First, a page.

(558ax) Carbon Dioxide Activation and Electroreduction in Ionic Liquids Systems

Zhang, S., Beijing Key Laboratory of Ionic Liquids Clean Process,CAS Key Labroratory of Green Process and Engineering, Institute of Process Engineering, Chinese Academy of Sciences
The increased concentration of carbon dioxide (CO2) emission from fossil fuel has resulted in serious environmental issues, such as global warming[1]. The electrochemical conversion of CO2 into chemicals (Formic acid, oxalic acid, carbon monoxide, and so on) is a promising approach due to its mild reaction conditions and easy implementation. However, the lower solubility of CO2 and lower catalytic performance in aqueous solution lead to an inefficient CO2 electroreduction. Recently, ionic liquids (ILs) have been proven to be functional media for CO2 electrochemical reaction because of their unique physico-chemical properties, like good conductivity, strong electrostatic field, peculiar micro environment and high solubility for CO2 [2].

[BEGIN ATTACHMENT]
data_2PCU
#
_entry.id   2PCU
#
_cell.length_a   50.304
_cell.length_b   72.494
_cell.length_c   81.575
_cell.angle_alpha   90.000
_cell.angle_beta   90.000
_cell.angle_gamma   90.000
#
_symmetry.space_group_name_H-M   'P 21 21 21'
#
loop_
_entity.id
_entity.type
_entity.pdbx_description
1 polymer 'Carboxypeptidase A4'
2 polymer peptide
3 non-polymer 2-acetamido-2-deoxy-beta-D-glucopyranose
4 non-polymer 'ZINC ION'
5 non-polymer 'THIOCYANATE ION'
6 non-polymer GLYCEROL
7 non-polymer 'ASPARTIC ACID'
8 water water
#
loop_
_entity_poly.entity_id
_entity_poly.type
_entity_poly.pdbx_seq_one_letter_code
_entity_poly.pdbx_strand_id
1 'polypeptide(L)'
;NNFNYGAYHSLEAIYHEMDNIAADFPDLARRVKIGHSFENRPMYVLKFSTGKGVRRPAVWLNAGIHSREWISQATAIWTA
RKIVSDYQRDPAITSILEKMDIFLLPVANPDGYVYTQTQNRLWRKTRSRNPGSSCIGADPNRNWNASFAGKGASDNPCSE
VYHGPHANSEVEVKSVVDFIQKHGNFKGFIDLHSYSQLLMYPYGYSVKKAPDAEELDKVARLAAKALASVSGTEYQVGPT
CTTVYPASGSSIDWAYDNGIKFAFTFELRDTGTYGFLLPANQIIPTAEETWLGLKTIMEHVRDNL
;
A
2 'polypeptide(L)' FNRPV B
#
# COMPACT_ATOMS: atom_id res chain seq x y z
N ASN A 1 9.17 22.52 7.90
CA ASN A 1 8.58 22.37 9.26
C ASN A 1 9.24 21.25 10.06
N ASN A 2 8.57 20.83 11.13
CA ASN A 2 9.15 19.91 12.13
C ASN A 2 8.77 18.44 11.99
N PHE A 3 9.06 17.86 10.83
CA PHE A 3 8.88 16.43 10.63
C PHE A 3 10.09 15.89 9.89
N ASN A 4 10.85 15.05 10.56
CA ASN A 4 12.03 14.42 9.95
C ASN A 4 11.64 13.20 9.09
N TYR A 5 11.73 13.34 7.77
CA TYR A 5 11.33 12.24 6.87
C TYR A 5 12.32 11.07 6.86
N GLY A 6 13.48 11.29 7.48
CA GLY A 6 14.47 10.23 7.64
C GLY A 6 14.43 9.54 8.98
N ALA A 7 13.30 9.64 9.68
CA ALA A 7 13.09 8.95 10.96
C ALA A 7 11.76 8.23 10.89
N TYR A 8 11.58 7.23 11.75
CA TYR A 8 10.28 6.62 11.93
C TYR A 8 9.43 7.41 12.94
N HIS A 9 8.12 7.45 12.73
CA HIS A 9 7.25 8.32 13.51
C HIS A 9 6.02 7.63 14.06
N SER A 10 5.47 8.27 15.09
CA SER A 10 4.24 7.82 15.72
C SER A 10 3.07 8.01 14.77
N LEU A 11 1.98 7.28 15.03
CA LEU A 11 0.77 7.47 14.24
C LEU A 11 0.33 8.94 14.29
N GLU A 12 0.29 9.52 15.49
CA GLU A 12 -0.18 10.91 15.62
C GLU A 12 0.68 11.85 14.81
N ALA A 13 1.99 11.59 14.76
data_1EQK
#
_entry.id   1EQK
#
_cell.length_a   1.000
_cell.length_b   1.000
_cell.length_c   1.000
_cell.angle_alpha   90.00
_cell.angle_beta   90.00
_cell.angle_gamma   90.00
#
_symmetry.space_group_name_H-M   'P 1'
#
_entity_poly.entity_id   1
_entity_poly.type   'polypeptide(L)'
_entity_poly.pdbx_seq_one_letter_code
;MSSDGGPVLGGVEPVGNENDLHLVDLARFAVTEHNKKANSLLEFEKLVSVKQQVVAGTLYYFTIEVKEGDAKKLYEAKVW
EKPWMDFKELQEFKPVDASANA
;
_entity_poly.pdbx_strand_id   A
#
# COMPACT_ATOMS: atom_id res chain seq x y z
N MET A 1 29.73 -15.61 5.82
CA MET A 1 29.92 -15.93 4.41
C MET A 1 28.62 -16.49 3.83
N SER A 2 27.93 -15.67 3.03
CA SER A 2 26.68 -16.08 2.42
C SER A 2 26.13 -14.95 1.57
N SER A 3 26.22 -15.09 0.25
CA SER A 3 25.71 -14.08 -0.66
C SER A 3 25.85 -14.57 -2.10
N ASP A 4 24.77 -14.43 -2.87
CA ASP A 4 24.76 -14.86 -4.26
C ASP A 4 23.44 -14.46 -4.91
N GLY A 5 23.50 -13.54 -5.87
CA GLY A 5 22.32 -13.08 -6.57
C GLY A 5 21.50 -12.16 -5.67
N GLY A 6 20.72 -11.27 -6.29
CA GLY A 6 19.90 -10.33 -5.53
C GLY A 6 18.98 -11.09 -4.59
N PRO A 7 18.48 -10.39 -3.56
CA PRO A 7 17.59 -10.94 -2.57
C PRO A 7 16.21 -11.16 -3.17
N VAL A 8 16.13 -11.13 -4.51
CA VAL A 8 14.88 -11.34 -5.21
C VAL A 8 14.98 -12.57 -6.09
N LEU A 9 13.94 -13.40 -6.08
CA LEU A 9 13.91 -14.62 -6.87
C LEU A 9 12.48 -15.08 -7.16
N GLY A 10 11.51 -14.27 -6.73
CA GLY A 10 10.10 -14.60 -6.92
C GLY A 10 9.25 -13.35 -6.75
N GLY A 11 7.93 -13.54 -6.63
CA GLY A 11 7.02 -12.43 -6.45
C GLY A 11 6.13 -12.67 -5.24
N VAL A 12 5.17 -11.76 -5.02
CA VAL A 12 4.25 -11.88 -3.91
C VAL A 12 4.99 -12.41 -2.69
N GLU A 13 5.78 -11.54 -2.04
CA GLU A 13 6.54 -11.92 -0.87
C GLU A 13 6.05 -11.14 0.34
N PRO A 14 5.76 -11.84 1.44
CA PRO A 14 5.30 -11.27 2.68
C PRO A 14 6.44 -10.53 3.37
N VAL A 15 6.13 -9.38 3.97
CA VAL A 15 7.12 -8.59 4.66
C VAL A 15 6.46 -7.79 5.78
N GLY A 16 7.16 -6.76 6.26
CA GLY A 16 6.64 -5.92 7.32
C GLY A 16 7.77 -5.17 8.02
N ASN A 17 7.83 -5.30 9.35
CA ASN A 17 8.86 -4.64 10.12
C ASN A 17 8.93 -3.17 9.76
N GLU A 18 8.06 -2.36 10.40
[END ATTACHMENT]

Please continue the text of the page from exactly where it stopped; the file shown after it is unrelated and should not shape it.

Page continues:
Recently, we found that high efficiency of CO2 capture and conversion is achieved via an ionic microhabitat (IMH) in the novel IL (such as [Bmim][124Triz]) reaction system, which means the nanoscale aggregates and chemical interaction in the ion of [124Triz]-CO2- result in a superior solubility of CO2 under ambient conditions. More notably, it shows that the stable CO2 molecule is changed to a bent form with a net negative charge (0.546 e) in the [124Triz]-CO2- ion. In addition, the IMH provides a facile route for the transferring of the activated CO2- to the cathode surface, then improves the current density and Faradaic efficiency of CO2 electroreduction. Based on the above principle, we develpoed a series ionic liquids and electro-reduce CO2 to be formic acid, oxalic acid, carbon monoxide with high efficiency[3-5]. Moreover, a continuous device with volume of 1 liter for electrochemical conversion of CO2 to carbon monoxide in ionic liquids is set up, and the scale up mechanism are investigated. This work will provide a promising route for the electrochemical conversion of carbon dioxide to chemicals.


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